From the lowest rung of Olympic competition to the highest, four of Team GB’s gymnasts heading to Brazil next month begun their road to Rio in the Netherlands three years ago.
Few will have heard of the European Youth Olympic Festival, but for aspiring athletes it is the first step on the path to Olympic success.
Created in 1991 and originally known as the European Youth Olympic Days, it offers budding sports stars, between the ages of 14 and 18, the chance to compete against the best the continent has to offer, in an environment designed to hint at what a fully-fledged Olympic Games might entail.
In 2013 the Festival was held in Utrecht, with Team GB’s gymnasts among the most successful athletes at the event.
Team GB finished second in the overall medal table and second in the gymnastics medal table, winning five gold, four silver and two bronze medals.
Three years on, four of Team GB’s six medal winners are now off to the big show, the top tier of Olympic competition, Rio 2016.
We caught up with the quartet - Nile Wilson, Ellie Downie, Brinn Bevan and Amy Tinkler - as they came through Kitting Out for Rio and asked them about their journey from fledgling talent to Olympic medal prospects.
Wilson stands on the top step of the podium at EYOF 2013
Now a world silver medallist as well as Commonwealth and European champion, Wilson was 17 at the time and returned from Utrecht with four medals in his pocket, three of which were gold.
Wilson also won three golds at the Australian Youth Olympic Festival in the same year, before winning his first senior medal, with double gold at the Glasgow 2014 Commonwealth Games.
“I’ve done a few kitting outs but it’s a bit bigger and better for Rio,” said the 2014 junior European all-around champion.
“It’s special, you train together from a young age and you go through the same process and the same struggles, the same sacrifice, it just feels so much better going alongside close teammates and being really united as a team.
“It’s been a great journey, with lots of ups and downs. Three years ago my eyes weren’t on the Olympics, they were just on EYOF, or the next competition.
“I’ve always wanted to reach the top level, to be world class, I feel fortunate and proud and excited to have done that, and to now be competing amongst the best in the world and be challenging for medals.”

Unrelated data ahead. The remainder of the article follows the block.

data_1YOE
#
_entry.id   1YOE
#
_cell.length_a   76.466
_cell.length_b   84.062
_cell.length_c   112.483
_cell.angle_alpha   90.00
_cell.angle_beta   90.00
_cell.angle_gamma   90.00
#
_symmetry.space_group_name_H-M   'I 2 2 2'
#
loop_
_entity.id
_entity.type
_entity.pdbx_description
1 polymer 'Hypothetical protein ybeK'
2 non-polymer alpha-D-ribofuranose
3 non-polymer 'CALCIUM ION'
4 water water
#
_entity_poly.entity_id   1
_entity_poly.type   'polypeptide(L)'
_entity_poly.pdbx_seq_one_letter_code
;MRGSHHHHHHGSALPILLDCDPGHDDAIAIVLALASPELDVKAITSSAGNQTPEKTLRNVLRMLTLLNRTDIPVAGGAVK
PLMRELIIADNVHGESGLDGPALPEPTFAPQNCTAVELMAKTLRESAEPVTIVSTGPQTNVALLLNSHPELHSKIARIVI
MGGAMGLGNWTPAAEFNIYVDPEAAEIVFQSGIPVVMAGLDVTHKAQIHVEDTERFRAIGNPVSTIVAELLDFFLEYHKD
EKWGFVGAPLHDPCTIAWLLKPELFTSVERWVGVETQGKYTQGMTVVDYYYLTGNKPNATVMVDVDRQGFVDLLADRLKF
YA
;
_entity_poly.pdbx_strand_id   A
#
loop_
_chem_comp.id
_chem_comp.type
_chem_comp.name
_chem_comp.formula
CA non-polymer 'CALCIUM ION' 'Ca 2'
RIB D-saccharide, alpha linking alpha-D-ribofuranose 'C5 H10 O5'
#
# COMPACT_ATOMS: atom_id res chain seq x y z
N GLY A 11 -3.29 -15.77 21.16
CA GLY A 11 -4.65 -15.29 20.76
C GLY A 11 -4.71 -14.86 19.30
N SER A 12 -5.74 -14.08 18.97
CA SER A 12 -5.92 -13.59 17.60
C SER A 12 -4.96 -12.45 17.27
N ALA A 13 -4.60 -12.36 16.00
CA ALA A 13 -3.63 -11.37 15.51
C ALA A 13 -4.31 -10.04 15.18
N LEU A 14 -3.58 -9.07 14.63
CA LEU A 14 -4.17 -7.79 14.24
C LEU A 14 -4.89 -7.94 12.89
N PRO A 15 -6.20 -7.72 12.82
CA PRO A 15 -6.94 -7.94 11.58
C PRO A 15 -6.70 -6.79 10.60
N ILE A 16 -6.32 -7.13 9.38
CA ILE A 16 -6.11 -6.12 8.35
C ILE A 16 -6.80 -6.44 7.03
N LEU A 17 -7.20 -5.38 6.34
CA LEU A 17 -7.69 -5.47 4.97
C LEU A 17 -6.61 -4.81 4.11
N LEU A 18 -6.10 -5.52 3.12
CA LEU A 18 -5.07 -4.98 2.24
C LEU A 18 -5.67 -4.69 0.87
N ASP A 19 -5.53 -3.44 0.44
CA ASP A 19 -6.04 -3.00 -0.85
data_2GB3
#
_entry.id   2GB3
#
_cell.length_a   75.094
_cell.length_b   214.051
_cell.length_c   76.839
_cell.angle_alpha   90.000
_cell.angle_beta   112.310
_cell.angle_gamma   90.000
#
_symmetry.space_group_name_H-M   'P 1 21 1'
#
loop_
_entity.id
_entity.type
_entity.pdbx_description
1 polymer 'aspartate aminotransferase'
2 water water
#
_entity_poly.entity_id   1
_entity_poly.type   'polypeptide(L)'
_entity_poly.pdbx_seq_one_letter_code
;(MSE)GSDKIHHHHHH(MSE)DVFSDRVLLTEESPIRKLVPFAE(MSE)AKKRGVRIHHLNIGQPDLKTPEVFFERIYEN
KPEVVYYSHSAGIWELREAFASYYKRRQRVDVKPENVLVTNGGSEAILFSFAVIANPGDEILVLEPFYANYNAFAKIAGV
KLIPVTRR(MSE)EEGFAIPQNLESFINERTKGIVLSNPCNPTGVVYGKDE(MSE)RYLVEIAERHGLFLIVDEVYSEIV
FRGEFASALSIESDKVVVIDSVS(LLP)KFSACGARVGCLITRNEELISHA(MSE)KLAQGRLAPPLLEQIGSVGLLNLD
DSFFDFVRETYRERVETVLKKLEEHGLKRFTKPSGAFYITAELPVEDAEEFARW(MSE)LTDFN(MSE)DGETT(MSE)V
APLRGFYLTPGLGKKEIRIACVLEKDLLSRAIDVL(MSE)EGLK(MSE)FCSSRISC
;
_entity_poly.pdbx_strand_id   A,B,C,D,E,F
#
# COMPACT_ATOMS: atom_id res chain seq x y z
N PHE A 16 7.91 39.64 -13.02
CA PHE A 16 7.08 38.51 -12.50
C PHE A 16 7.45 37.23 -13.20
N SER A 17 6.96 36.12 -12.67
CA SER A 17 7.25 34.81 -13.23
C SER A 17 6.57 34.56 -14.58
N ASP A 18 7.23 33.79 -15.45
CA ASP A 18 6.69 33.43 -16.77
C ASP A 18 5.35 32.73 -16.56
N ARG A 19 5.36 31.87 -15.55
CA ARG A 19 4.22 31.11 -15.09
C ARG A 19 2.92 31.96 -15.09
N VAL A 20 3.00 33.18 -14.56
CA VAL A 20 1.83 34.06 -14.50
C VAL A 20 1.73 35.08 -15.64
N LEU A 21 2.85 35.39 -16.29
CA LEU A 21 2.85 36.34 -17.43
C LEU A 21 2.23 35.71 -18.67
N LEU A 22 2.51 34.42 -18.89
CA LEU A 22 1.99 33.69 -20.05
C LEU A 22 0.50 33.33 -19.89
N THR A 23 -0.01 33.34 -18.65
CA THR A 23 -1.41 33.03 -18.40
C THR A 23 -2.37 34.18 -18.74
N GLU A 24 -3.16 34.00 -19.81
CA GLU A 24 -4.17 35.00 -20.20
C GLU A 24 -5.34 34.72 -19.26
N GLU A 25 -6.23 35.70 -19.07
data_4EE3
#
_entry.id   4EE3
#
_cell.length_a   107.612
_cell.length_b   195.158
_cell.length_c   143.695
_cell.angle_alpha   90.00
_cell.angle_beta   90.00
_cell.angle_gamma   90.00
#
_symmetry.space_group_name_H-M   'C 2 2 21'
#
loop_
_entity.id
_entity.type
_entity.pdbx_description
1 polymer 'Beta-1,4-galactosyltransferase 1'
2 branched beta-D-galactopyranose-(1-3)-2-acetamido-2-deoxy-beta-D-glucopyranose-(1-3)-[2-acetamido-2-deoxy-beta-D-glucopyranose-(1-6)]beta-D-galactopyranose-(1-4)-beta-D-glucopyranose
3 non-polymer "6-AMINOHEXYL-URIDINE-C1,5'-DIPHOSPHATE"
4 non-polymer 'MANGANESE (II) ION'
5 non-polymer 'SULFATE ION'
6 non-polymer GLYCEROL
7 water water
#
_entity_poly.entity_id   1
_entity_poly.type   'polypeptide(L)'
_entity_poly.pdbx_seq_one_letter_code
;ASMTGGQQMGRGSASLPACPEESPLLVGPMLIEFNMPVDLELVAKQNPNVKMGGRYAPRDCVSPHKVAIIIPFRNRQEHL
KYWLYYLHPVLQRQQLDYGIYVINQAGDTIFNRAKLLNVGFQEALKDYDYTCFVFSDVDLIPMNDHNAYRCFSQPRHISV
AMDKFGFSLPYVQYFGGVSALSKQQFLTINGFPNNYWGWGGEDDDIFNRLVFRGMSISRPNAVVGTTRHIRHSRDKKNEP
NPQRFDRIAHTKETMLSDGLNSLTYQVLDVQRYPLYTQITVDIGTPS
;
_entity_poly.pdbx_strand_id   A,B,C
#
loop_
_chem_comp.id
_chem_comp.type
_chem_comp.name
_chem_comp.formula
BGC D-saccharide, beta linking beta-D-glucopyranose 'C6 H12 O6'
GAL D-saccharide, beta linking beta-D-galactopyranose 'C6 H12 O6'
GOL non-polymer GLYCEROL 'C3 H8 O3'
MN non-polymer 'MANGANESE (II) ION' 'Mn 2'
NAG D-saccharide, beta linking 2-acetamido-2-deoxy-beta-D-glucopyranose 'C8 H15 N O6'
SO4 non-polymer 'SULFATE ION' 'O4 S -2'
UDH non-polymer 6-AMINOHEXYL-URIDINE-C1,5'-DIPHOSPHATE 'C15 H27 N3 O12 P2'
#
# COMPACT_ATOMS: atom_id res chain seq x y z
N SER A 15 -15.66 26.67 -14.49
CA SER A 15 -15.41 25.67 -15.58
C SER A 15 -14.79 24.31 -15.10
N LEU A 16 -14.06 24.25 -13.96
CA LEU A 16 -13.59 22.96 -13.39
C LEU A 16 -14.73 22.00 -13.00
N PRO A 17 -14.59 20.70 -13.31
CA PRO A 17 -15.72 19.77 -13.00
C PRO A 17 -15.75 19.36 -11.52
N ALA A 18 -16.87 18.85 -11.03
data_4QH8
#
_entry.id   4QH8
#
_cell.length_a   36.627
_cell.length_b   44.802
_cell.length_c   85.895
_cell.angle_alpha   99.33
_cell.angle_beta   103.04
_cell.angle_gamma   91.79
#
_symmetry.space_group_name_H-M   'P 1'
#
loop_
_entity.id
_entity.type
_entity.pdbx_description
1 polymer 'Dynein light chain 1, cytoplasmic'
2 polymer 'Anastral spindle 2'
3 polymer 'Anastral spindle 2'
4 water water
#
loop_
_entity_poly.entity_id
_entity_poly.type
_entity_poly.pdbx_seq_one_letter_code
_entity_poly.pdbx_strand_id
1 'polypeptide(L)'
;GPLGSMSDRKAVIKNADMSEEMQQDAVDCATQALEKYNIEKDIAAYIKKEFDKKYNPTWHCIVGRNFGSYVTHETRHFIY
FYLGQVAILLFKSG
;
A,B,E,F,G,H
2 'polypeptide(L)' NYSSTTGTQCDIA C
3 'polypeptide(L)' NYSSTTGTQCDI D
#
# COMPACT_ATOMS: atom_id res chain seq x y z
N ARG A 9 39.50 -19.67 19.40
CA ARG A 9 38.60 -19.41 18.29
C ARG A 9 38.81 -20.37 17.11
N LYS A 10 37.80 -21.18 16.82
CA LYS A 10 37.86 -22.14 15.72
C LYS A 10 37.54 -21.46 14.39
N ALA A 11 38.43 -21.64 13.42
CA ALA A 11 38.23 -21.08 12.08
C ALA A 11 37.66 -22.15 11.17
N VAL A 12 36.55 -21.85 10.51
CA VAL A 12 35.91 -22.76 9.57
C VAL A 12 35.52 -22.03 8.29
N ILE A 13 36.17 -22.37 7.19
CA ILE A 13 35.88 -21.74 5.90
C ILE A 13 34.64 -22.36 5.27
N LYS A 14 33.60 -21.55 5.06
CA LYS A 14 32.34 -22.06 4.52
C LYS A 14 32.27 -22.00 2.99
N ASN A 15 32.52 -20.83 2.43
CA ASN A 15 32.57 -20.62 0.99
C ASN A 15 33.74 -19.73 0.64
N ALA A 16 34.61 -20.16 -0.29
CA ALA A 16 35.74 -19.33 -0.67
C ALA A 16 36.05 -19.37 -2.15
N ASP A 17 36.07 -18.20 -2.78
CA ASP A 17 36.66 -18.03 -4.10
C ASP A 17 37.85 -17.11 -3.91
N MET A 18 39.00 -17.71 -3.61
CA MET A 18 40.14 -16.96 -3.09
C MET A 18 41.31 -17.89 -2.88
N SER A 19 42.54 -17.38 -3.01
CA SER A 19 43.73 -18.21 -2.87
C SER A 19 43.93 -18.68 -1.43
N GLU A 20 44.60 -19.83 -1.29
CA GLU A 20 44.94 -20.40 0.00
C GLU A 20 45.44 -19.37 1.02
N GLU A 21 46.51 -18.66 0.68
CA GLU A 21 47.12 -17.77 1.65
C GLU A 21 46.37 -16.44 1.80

Downie wins gold at EYOF 2013
No longer just the sibling of Olympic gymnast Becky, Downie will go to Rio alongside her sister and with a host of medals already stashed at home.
Downie won vault gold and all-around silver in Utrecht and followed that up with a silver and three bronzes at the 2014 Youth Olympics in Nanjing.
Following a successful transition into senior competition, Downie has this year been crowned national vault champion, as well as winning European team, floor and vault silver.
“I’m so, so excited to be going out there and doing my best for the team,” said the 17-year-old.
“It’s so nice to have come up with Amy. Being on the girls’ team I’ve known her since I was about eight.
“To be going to an Olympics with someone that you’ve grown up with throughout your whole career, is pretty special.
“For Nile and Brinn as well then I’ve known them for quite a few years. Seeing how they compete and train, it’s crazy how much they’ve matured in such a little time.”
Bevan on the rings at EYOF 2013
After a double leg-break in November, Bevan’s hopes of making Rio 2016 looked to be in tatters.
But following surgery and a gruelling rehab programme, the 19-year-old from South Essex Gymnastics Club has beaten the odds and is on the plane to Rio.
In Utrecht Bevan won two golds and two silvers but had to wait until 2015 to make his senior debut, helping Britain to team silver at the World Championships.
“That change into seniors is so hard to make, there are different requirements within gymnastics that you have to live up to, and there are a few more moves than you can do – it really helps you mature,” said the 2014 junior European team champion.
“Training alongside Nile, Ellie and Amy, we are a team.
“There is the girl’s and men’s side, but when we come to train under British Gymnastics we are a team, we work together.
“It is inspiring to watch how they have progressed, and it brings my level up to because you are constantly trying to bring your level up to those around you.”
Tinkler helps Great Britain to team bronze at last year's World Championships
From team silver at EYOF to World Championship team bronze just two years later, Tinkler has come a long way since 2013.
Still just 16 years old, Tinkler is the youngest member of Team GB’s gymnastics squad and is still in just her first year of senior competition.
“There are no words to describe how I feel, it’s just an honour to be able to compete for Team GB and represent my country at an Olympic Games,” said the British floor champion.
“It’s great to be going with those three from EYOF, we’ve bonded so much as an overall team over the past few years too.
“The whole team are like second family to us, so it’s amazing to be able to share the experience with them.
“It all seems a bit crazy to be going to Rio, the different countries I’ve been to at just the age of 16, is incredible – it’s mind-blowing how amazing the experience of being a young athlete can be.”